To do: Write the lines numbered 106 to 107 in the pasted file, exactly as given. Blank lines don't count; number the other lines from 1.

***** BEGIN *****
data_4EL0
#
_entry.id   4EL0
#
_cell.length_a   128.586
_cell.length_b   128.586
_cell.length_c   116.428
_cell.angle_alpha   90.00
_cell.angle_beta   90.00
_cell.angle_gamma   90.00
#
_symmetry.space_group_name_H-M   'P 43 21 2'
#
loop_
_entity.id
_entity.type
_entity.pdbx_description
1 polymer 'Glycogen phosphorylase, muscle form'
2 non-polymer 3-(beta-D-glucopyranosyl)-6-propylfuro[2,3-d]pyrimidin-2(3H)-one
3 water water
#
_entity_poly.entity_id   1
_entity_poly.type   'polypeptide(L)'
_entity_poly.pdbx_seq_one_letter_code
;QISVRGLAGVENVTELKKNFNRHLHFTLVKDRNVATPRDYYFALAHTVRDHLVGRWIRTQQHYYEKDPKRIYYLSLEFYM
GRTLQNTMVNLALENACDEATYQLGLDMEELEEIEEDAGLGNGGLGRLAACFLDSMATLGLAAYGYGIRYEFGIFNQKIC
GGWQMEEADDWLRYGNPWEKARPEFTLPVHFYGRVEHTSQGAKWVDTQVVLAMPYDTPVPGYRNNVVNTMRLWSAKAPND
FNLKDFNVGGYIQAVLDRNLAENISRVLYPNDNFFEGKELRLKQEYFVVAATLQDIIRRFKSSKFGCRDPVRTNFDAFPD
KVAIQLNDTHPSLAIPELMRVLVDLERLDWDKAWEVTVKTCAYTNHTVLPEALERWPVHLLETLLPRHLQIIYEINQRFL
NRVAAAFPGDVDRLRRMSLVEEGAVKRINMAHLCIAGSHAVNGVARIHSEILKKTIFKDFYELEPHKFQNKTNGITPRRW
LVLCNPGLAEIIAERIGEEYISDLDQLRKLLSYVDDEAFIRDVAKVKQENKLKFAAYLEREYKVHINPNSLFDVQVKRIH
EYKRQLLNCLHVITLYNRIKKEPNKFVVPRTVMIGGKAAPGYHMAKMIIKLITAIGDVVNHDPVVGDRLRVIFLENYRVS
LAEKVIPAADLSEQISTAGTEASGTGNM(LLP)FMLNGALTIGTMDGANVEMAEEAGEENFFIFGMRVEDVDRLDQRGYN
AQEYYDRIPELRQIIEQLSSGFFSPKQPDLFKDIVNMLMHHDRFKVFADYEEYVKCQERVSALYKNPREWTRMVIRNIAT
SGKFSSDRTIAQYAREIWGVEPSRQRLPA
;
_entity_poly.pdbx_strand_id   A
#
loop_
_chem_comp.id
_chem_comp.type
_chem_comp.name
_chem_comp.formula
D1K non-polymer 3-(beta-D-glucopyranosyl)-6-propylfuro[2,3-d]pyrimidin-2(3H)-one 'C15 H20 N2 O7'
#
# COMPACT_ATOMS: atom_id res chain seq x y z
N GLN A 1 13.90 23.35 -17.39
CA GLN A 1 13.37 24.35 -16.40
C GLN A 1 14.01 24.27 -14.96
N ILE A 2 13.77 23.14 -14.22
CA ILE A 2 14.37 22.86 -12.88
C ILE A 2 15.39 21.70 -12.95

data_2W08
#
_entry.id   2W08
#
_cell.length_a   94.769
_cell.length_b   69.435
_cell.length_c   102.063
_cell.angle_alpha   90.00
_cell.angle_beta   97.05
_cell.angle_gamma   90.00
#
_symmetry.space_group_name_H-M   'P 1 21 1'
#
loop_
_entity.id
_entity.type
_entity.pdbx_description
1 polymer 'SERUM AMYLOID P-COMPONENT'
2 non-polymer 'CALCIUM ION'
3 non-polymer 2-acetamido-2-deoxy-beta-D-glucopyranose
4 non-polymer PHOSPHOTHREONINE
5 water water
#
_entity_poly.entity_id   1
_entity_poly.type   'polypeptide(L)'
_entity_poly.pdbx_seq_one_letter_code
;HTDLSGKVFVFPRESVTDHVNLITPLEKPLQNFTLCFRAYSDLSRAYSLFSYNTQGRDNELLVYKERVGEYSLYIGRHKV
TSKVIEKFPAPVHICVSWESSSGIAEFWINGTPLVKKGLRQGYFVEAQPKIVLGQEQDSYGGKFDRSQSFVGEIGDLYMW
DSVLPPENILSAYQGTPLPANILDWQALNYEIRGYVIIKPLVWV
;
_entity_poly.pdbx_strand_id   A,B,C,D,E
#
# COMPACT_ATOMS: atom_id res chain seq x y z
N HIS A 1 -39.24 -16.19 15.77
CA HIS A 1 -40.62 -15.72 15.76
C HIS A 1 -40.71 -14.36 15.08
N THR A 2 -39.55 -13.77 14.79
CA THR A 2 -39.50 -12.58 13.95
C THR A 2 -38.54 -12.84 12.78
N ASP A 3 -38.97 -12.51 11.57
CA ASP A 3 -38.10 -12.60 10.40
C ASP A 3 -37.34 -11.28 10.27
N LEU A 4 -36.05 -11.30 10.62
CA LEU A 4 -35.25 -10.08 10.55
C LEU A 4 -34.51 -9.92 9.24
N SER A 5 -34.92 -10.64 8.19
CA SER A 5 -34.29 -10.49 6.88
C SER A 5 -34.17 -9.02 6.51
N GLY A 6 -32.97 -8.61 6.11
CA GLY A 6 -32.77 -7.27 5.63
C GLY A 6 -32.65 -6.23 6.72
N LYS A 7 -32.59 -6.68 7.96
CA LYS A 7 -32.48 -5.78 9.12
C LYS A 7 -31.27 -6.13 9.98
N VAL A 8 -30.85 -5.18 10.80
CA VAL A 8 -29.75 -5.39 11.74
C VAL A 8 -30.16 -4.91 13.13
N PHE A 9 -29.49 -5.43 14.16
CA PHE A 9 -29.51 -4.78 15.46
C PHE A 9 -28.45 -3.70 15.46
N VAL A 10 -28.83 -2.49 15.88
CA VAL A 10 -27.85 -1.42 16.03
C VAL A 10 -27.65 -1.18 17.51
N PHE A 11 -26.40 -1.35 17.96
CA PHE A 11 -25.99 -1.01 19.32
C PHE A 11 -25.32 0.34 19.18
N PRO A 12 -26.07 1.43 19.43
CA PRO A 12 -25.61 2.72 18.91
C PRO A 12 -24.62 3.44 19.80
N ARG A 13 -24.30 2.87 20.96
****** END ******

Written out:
C LYS A 7 -31.27 -6.13 9.98
N VAL A 8 -30.85 -5.18 10.80